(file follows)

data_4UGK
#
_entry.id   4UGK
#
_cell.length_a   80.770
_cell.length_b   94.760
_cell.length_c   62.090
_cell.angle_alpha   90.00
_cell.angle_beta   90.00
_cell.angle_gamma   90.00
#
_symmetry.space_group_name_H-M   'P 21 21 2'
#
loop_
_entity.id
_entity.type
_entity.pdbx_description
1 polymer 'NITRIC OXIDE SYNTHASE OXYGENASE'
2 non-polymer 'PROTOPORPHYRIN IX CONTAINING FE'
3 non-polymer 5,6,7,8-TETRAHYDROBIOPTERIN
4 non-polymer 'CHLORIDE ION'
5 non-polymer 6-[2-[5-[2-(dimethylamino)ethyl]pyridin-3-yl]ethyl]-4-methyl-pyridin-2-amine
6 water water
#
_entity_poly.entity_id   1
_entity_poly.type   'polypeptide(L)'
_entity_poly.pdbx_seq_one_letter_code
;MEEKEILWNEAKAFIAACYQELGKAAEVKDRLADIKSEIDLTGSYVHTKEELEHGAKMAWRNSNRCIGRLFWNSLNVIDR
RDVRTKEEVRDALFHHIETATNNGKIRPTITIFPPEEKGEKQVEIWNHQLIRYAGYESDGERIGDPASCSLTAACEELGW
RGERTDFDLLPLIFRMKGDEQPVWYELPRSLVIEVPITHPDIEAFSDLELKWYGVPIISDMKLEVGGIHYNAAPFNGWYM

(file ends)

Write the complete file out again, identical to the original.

data_4UGK
#
_entry.id   4UGK
#
_cell.length_a   80.770
_cell.length_b   94.760
_cell.length_c   62.090
_cell.angle_alpha   90.00
_cell.angle_beta   90.00
_cell.angle_gamma   90.00
#
_symmetry.space_group_name_H-M   'P 21 21 2'
#
loop_
_entity.id
_entity.type
_entity.pdbx_description
1 polymer 'NITRIC OXIDE SYNTHASE OXYGENASE'
2 non-polymer 'PROTOPORPHYRIN IX CONTAINING FE'
3 non-polymer 5,6,7,8-TETRAHYDROBIOPTERIN
4 non-polymer 'CHLORIDE ION'
5 non-polymer 6-[2-[5-[2-(dimethylamino)ethyl]pyridin-3-yl]ethyl]-4-methyl-pyridin-2-amine
6 water water
#
_entity_poly.entity_id   1
_entity_poly.type   'polypeptide(L)'
_entity_poly.pdbx_seq_one_letter_code
;MEEKEILWNEAKAFIAACYQELGKAAEVKDRLADIKSEIDLTGSYVHTKEELEHGAKMAWRNSNRCIGRLFWNSLNVIDR
RDVRTKEEVRDALFHHIETATNNGKIRPTITIFPPEEKGEKQVEIWNHQLIRYAGYESDGERIGDPASCSLTAACEELGW
RGERTDFDLLPLIFRMKGDEQPVWYELPRSLVIEVPITHPDIEAFSDLELKWYGVPIISDMKLEVGGIHYNAAPFNGWYM